On 21 July 2016, the Payment Systems Regulator (PSR) published its final report in its market review into the supply of indirect access to payment systems. This follows a year-long review, interim findings in March 2016 and responses to the interim report.
Background: what was the PSR looking at?
The PSR’s market review focused on how banks, building societies and other payment service providers (PSPs) obtain access to the main interbank payment systems (namely, Bacs, CHAPS, Cheque and Credit, and Faster Payment Service (FPS)) in order to be able to move money between accounts for their customers.
The PSR identified that access can be either direct or indirect (where one PSP relies on another PSP to provide access such that payments are sent and received through a third party PSP). The PSR, in conducting its review, recognised that indirect access is important for smaller PSPs and is a key driver for competition and innovation. The PSR sought to examine whether competition is working well for PSPs.
Final report: what are the PSR’s concerns?
The PSR’s final report broadly confirms its interim findings, confirming that while competition in the supply of indirect access is working relatively well for indirect access providers (IAPs), there are concerns surrounding limited choice, barriers to switching provider and service quality.
The PSR identified a number of specific concerns which it considers hinders competition and innovation:
- choice: while larger indirect PSPs have access to a good range of payment systems, many smaller indirect PSPs have limited or no choice of IAP, which impacts their ability to gain access, negotiate price or switch to an alternative IAP;
- ability to switch: barriers to switching IAP exist, which reduce the competitive constraint on IAPs and impact the ability of indirect PSPs to obtain the best price and quality of access; and
- service quality: large indirect PSPs raised concerns with the quality and availability of technical access to the FPS, while small indirect PSPs were concerned with their notice period for termination and the relationship management provided by IAPs. This impacts PSPs’ ability to compete in related markets, such as retail banking.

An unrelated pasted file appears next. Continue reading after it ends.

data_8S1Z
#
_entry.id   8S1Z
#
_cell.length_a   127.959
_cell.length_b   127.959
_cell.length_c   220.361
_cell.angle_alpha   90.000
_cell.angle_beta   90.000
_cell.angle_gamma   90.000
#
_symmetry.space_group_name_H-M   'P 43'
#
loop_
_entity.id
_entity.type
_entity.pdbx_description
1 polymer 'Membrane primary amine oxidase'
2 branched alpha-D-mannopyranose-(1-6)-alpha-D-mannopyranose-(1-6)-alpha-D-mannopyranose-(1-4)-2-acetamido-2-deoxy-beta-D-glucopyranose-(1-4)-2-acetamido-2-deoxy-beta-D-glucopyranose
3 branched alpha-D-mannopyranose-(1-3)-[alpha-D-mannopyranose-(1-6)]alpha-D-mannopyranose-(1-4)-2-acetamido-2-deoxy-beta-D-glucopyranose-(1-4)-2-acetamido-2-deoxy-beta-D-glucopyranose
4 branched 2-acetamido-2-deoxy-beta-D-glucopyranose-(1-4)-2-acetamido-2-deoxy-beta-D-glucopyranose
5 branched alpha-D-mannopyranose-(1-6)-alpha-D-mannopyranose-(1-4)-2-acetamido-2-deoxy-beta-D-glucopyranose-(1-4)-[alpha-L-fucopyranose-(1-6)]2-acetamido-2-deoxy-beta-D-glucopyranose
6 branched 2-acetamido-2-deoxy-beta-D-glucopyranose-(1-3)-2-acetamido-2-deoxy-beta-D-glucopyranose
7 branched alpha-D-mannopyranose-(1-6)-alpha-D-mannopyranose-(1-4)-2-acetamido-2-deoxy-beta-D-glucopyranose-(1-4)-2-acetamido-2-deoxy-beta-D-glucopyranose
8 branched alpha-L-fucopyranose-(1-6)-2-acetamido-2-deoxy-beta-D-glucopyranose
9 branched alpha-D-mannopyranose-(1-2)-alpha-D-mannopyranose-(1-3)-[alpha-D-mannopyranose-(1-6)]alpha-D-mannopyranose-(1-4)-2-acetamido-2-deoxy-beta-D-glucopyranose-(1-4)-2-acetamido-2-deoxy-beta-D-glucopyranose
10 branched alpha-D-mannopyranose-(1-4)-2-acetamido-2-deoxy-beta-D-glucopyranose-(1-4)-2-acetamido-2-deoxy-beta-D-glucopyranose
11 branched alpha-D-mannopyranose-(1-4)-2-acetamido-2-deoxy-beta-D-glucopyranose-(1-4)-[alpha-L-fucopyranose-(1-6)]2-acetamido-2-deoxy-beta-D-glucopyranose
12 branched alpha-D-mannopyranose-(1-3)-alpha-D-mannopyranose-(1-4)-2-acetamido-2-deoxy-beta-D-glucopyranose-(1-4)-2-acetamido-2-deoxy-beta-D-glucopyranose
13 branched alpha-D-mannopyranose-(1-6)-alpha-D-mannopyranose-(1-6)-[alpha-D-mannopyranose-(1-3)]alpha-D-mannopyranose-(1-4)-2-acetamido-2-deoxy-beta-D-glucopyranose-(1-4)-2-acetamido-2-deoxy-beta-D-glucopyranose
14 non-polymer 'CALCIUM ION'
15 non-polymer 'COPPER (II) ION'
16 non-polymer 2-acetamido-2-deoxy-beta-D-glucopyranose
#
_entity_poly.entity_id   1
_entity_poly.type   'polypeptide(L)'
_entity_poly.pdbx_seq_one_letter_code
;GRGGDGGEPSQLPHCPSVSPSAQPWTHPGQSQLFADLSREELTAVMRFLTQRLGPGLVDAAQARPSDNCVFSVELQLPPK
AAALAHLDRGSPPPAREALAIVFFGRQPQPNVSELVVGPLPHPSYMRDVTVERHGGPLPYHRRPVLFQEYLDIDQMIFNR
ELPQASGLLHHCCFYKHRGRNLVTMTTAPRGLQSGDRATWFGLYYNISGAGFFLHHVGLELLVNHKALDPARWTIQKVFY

As noted in its interim report, the PSR attributes the concerns to three main market characteristics: (i) the perceived risk of compliance failures under financial crime regulation, which influences IAPs’ behaviour; (ii) a history of low entry and expansion by IAPs in the market; and (iii) an increase in demand for real-time payments, such that the technical solutions provided to indirect PSPs may not meet customers’ needs.
Final report: positive outcomes in the market
The PSR identified a number of positive outcomes in competition in the supply of indirect access:
- large indirect PSPs have a number of options in seeking access to payment systems;
- there is a reasonable level of satisfaction as regards the quality of the indirect access received by indirect PSPs;
- feedback to the PSR did not indicate any widespread concern with the price of access; and
- there has been investment and innovation in new and improved service offerings, which should improve choice and quality for indirect PSPs.
The PSR also noted that there have been a number of developments since its interim report was published, which the PSR considers will open up choice for PSPs. Such developments include the following:
- the Bank of England announced that it will extend settlement account access to non-bank PSPs, such that more PSPs will be able to gain direct access;
- four new PSPs are due to become direct PSPs in the FPS by the end of 2016;
- five companies are now accredited to provide direct technical access to the FPS, giving more options for PSPs to have direct access. Raphaels Bank, for example, will become a direct participant of the FPS and will be a new active IAP within the next 9 months, increasing the choice of IAPs;
- the IAP Code of Conduct has been published by Payments UK;
- the Payments Strategy Forum has been working on examining whether and how payment systems can be developed to simplify access;
- financial crime regulation is being reviewed; and
- the Competition and Markets Authority has proposed measures to improve switching as part of its retail banking market investigation.
Next steps: what happens now?
In its report, the PSR considers what quality, choice, switching and price outcomes it would expect to see if the supply of indirect access were working well. The PSR considers that the recent industry developments, combined with its on-going work on access and the market, have the potential to address its identified concerns and lead to these good outcomes. The PSR considers that a number of the recent developments will make an impact in the short term (0-1 year) or medium term (1-3 years).
Rather than taking specific regulatory action, therefore, the PSR states that it will continue to monitor and support the recent industry developments to assess whether they are suitably addressing its concerns, noting that indirect access is a key priority area for the PSR’s work programme.
The PSR intends to incorporate the outcomes of its monitoring activities in its annual review of access and governance of regulated payment systems, which is expected in early 2017.